Snow that blanketed east-central and northeast Nebraska, and western Iowa early Wednesday left a dusting of snow in southeast Nebraska, southwest Iowa and northwest Missouri.
The snow was expected to decrease by mid- to late morning, forecasters said.
According to the National Weather Service office in Valley, the region will see less than an inch of snow.
Main roadways in Nebraska City were slightly covered. Neighborhood side streets were snow-covered and slick, but passable.
The Nebraska Department of Roads said this morning most roads across the state north of Interstate 80, including the Omaha area, were partially covered to completely covered. Roadways in Otoe, Cass and Nemaha Counties were partially covered.
In Iowa, the situation was similar, with the Department of Roads reporting that most roadways across the state north of I-80 also were partially to completely covered. In southwest Iowa, road officials were reporting partially snow-covered roads, including I-29.
“We’ve had multiple accidents, but all of them have been property damage or just slide-offs,’’ said an Iowa State Patrol 911 dispatcher for southwest Iowa.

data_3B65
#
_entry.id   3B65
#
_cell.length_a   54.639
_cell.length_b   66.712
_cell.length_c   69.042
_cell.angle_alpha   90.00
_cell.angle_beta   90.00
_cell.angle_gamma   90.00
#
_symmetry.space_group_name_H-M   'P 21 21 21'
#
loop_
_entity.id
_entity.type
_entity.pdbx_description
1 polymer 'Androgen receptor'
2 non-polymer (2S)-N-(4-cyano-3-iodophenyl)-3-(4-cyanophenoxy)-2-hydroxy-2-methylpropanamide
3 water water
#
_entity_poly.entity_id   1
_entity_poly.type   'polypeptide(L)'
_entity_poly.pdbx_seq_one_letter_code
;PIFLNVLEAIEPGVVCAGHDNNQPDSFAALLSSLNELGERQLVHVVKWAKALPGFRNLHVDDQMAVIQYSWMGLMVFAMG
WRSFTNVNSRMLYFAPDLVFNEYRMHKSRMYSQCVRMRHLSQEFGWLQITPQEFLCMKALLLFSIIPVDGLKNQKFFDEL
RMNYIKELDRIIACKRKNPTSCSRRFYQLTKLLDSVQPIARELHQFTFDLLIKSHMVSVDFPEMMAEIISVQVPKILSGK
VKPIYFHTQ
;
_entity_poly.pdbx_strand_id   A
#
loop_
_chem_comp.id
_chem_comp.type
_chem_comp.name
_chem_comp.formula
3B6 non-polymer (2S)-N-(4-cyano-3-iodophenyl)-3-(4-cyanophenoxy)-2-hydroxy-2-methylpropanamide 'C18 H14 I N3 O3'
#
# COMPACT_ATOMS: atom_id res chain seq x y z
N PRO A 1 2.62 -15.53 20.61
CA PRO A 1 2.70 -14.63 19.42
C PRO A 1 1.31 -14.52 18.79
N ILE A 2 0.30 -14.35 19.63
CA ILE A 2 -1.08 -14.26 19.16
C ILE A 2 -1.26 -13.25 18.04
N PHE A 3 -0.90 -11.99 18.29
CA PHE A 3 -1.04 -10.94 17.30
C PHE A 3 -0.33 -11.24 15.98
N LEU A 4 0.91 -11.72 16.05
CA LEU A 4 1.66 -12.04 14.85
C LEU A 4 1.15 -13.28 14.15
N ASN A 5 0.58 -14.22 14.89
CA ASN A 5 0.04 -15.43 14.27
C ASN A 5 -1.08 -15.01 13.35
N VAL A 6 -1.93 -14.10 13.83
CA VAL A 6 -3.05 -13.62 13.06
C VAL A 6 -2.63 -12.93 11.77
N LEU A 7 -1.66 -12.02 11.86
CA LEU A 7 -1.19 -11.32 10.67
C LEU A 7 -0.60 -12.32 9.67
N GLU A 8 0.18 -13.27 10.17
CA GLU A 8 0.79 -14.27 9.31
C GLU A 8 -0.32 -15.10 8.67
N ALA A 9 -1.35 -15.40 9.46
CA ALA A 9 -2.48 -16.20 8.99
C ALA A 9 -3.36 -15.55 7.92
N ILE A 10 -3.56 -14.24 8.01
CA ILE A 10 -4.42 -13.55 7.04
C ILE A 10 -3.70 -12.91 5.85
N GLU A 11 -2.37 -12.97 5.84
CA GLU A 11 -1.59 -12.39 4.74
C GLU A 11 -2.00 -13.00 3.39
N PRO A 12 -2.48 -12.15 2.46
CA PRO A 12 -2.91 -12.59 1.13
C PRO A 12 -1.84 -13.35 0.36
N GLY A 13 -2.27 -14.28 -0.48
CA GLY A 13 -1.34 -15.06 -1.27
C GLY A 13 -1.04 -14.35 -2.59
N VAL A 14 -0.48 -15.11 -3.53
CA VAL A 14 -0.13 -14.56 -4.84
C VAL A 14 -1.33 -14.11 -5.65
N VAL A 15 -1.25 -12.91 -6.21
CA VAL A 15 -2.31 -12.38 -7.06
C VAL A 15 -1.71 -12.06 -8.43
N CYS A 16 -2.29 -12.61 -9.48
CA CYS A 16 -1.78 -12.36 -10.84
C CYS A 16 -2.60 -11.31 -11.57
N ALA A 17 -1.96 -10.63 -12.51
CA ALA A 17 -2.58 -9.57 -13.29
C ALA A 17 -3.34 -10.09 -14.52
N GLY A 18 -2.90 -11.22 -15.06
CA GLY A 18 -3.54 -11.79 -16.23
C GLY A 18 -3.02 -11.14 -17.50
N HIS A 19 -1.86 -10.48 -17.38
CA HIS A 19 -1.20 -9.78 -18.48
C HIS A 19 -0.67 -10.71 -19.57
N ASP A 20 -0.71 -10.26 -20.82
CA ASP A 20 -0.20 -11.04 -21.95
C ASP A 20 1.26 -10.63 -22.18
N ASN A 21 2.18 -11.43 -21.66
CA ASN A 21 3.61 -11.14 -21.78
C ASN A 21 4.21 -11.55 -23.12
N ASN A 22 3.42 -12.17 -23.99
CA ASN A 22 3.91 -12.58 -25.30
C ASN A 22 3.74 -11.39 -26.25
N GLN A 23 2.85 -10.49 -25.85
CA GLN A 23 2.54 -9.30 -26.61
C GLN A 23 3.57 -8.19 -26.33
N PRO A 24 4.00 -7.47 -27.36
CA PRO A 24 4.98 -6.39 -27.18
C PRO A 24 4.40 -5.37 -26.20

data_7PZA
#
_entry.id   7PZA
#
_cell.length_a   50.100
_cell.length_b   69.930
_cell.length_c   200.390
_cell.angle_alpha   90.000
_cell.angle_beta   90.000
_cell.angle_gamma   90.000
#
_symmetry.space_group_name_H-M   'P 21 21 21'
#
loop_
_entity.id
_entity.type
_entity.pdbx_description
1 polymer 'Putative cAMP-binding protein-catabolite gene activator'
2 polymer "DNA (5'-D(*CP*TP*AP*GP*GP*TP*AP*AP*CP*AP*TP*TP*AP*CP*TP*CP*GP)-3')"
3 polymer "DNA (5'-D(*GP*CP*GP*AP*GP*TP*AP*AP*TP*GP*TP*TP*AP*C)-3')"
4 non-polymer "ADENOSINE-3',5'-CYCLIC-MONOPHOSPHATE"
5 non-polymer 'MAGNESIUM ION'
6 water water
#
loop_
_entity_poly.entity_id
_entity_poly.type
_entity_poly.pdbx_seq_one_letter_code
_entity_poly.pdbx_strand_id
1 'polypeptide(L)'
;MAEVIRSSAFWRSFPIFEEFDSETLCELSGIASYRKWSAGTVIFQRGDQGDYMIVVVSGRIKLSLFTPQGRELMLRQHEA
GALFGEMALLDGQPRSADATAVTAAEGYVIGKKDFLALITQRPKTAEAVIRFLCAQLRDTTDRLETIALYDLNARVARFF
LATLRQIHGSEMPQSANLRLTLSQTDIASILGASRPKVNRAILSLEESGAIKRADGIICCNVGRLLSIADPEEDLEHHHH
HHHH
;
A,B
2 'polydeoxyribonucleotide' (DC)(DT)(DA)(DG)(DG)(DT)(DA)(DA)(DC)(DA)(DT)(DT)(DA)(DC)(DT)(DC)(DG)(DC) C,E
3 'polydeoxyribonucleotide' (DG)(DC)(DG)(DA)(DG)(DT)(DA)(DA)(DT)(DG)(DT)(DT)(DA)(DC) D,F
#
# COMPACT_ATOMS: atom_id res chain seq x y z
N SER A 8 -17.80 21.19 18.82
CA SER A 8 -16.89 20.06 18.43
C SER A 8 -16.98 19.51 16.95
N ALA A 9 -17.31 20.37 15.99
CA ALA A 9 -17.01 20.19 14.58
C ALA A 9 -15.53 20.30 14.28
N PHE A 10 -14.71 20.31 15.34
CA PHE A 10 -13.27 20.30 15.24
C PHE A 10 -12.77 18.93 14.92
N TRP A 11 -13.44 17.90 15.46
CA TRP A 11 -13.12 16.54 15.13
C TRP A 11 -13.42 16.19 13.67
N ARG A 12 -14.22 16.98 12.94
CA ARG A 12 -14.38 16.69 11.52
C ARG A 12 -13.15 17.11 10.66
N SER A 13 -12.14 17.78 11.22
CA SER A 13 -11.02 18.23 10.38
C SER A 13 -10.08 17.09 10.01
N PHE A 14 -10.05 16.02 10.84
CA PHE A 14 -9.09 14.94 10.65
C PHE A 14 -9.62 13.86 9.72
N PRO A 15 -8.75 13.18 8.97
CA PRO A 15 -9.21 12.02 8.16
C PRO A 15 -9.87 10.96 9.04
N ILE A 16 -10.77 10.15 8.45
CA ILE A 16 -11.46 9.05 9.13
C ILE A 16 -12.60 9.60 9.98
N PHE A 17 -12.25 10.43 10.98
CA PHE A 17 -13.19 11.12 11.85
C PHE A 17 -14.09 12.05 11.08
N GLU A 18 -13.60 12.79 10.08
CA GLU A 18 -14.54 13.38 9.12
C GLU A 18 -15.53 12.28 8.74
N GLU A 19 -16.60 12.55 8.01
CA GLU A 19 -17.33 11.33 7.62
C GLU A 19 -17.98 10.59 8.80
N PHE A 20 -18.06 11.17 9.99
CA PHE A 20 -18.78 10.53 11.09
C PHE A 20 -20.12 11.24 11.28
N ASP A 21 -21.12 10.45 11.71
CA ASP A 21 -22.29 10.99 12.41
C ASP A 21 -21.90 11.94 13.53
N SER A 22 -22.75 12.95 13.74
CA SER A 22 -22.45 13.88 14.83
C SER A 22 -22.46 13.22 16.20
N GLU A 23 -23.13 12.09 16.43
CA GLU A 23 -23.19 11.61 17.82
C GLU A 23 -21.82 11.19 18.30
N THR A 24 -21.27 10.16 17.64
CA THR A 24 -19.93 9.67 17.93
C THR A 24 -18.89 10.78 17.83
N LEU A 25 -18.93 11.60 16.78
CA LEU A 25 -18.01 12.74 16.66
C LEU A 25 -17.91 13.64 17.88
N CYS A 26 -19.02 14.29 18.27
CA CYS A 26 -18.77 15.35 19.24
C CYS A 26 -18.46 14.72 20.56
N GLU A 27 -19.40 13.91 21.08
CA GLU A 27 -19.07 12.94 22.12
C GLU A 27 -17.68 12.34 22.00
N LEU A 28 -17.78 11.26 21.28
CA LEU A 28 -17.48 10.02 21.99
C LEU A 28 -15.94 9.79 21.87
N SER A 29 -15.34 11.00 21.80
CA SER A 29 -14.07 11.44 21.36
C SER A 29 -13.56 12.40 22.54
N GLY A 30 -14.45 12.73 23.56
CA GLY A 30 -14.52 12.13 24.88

Driving conditions in northwest Missouri were normal.
Some smaller school districts in rural areas of northeast and east-central Nebraska, and western Iowa delayed starting classes or canceled them altogether today due to the heavy snow.
Across the state, the Norfolk area had received 2 to 4 inches by early today and Little Sioux, Iowa, had 4-plus inches.
The Nation Weather Service office in Valley said a winter weather advisory was in effect until noon today for a swath of north-central, northeast and parts of eastern Nebraska, and western Iowa. Included in the advisory were Omaha, Council Bluffs, Columbus, Tekamah, Norfolk, Atlantic and Denison.
There were no cancellations or delays for arrivals or departures at Eppley Airfield. Eppley officials recommended that travelers monitor the weather. They also urged travelers to check airlines’ websites or contact their airlines for information on the status of their flights. Contact information for the airlines can be found at flyOMA.com.
Meanwhile, some of the coldest weather in a month is forecast to follow in the wake of the overnight snow.
After a daytime high of about 20 degrees, Wednesday night’s low is forecast to drop into the single digits, according to the National Weather Service.
The last time the region had a single-digit temperature was early on the morning of Jan. 8, when the temperature bottomed out at 4 degrees, according to weather service records.
Temperatures are forecast to rebound quickly, though.
The World-Herald News Service contributed to this story.